Ladder 49 (12A)
Time Out saysThere’s a definite post-9/11 feel to this slice-of-life drama looking at the everyday heroics of America’s firemen. It’s largely earnest and reflective, compared to the likes of 1991’s stellar ‘Backdraft’ which played for thrills, spills and wowser pyrotechnic effects, yet somehow so much sincerity, laudable though it is, can’t do much for a story built from a whole heap of clichés. We first see Joaquin Phoenix’s firefighter Jack Morrison grittily doing his job, saving a frightened victim from a raging chemical factory blaze, before an explosion blows away the floor from underneath him and leaves him trapped somewhere in the collapsed building. With his fellow firemen battling their way towards him, directed by John Travolta’s caring commander, flashbacks chart his history in the service as his fate hangs in the balance.
Unfortunately, this whole saga is a pedestrian assemblage of everything you’d expect – the rookie gets joshed, his first fire’s scary, his wife worries, he fears for his kids – intercut with the sort of synthetic guy-type bonhomie which looks like it might turn into a beer commercial at any moment. It’s not brazenly exploitative, but the filmmakers know the bottom line: the audience isn’t going to turn up for a firefighting flick without a few choice moments of flame-grilled carnage. They at least try to be discreet about it.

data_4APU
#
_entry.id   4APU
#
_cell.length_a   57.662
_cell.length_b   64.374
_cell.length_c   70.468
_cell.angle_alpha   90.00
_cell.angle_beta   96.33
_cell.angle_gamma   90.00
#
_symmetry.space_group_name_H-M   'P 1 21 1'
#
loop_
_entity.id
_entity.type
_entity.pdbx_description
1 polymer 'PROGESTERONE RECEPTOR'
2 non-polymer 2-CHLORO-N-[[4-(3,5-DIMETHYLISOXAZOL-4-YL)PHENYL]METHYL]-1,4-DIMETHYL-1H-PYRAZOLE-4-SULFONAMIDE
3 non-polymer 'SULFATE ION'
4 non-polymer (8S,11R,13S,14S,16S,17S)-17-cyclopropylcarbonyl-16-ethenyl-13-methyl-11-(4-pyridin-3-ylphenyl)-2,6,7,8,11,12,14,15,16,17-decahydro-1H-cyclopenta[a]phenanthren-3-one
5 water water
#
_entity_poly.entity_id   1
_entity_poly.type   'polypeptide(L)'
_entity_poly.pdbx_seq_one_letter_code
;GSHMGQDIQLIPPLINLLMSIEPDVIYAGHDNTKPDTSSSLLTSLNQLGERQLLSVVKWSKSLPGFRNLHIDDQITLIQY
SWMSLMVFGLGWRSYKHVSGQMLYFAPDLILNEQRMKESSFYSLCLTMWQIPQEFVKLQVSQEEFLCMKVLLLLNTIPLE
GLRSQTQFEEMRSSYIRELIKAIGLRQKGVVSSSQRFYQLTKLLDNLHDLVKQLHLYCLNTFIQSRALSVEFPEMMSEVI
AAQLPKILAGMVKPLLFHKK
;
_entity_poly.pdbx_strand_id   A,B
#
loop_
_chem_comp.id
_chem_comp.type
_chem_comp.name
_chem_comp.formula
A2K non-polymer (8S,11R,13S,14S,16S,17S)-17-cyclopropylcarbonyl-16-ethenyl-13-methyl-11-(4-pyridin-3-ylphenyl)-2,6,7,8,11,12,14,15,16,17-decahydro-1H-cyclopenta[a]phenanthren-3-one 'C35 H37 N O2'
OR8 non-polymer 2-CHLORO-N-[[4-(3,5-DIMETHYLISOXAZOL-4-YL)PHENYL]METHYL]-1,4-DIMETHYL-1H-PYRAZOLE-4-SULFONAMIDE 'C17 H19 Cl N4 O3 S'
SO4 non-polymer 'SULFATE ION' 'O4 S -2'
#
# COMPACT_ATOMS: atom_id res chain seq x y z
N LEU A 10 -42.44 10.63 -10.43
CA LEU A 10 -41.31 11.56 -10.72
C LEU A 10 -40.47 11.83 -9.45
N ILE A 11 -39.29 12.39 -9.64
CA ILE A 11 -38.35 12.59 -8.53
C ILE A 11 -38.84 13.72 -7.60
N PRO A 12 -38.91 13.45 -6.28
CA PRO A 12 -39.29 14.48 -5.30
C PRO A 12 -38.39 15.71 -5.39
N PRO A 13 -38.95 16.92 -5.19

Phoenix, the stand-out turn, goes easy on the grandstanding, delivering instead an ordinary guy for whom heroism is a matter of professional focus on his training. The resolution seeks to pay tribute to his real-life counterparts, but a better, less superficial movie would surely have benefited all concerned.
Fri Jan 21, 2005
Cast and crew
Joaquin Phoenix, Spencer Berglund, Brooke Hamlin, Robert Logan Lewis, Kevin Daniels, Jay Hernandez, Kevin Chapman, Tim Guinee, Balthazar Getty, Billy Burke, Morris Chestnut, Robert Patrick, Jacinda Barrett, John Travolta